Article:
UWM Introduces Refi Discount Program

United Wholesale Mortgage is making a push for refinances as rates have moderated.

Company leaders announced Refi 100 this week, a temporary program allowing its broker partners to offer discounts of 100 basis points for conventional rate-and-term refinances. The discount can be applied to new locks through March 29. 

Loans originated by UWM must be at least 365 days from the previous note date to qualify, but no seasoning is required for non-UWM loans.

The move comes at the beginning of what may be a good moment for refis, which saw a boost last week as rates moderated. They’re up by 2% and account for 34.2% of total mortgage applications, an increase.

In 2023, three million mortgages were originated at rates greater than 6%, with monthly payments averaging $2,201. These homeowners have plenty of incentive to refinance in the current moment of mid-6’s stability, even if they only save a little extra money.

UWMC Chairman and CEO Mat Ishbia said in a speech shared on LinkedIn said they are building up for this opportunity.

“Because if brokers know how to do the refis and know how to fish and know how to find the data and go after it, you know what we’re going to do? We’re going to do double the business when it comes and we’ll make our money down the road,” Ishbia said.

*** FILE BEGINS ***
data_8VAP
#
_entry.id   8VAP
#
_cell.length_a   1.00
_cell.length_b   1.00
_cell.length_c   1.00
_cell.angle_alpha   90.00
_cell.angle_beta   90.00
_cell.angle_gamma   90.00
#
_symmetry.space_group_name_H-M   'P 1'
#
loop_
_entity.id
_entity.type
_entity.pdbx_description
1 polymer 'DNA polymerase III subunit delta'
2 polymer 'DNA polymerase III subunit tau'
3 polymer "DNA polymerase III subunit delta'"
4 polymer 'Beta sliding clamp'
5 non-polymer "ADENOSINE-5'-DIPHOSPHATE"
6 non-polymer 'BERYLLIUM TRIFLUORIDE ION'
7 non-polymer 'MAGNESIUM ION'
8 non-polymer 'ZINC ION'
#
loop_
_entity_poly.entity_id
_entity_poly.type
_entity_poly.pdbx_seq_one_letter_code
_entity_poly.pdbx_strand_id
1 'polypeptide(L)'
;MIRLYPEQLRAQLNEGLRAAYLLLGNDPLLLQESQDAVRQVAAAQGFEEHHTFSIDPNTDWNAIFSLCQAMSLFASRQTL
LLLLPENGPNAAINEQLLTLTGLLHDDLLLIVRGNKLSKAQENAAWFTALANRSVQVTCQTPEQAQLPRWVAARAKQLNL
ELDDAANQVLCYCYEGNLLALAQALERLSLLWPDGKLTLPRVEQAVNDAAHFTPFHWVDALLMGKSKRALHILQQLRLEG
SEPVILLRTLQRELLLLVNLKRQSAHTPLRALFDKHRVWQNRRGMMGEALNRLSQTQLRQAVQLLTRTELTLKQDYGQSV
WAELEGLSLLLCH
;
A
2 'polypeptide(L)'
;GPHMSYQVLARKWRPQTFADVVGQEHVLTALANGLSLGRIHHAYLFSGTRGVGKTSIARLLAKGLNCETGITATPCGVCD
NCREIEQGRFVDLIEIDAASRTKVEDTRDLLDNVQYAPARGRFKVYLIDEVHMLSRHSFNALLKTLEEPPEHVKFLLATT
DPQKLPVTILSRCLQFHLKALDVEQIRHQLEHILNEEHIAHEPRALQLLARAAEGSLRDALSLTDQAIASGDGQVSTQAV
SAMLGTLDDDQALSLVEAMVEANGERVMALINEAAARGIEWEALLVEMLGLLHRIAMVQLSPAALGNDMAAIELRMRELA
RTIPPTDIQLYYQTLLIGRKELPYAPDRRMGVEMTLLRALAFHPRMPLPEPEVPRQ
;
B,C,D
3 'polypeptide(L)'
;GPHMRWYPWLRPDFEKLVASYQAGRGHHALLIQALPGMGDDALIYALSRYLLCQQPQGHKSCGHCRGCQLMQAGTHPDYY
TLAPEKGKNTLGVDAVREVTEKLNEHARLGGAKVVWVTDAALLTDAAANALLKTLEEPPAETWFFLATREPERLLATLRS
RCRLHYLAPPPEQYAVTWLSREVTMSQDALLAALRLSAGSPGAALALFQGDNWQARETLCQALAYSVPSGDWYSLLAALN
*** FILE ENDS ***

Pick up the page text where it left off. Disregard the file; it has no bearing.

UWM recently rebranded its consumer-facing website, FindAMortgageBroker.com, as Mortgage Matchup.

Ishbia said then that they are investing in technology and hiring new team members with the expectation that rates will moderate in 2024, reinvigorating the market.

“While others choose to dwell on high mortgage rates and low housing inventory, at UWM we remain focused on growing our market share and the broker channel,” he said.

UWM made headlines recently as it bares its litigious side, suing multiple companies in the last year over its controversial “All In” ultimatum. 

It most recently targeted Atlantic Trust Mortgage Corporation for submitting loans to Rocket Mortgage or Fairway Independent Mortgage, which it says violated its exclusivity agreement.  Last year, Mid Valley Funding paid $40,000 to settle a similar suit.

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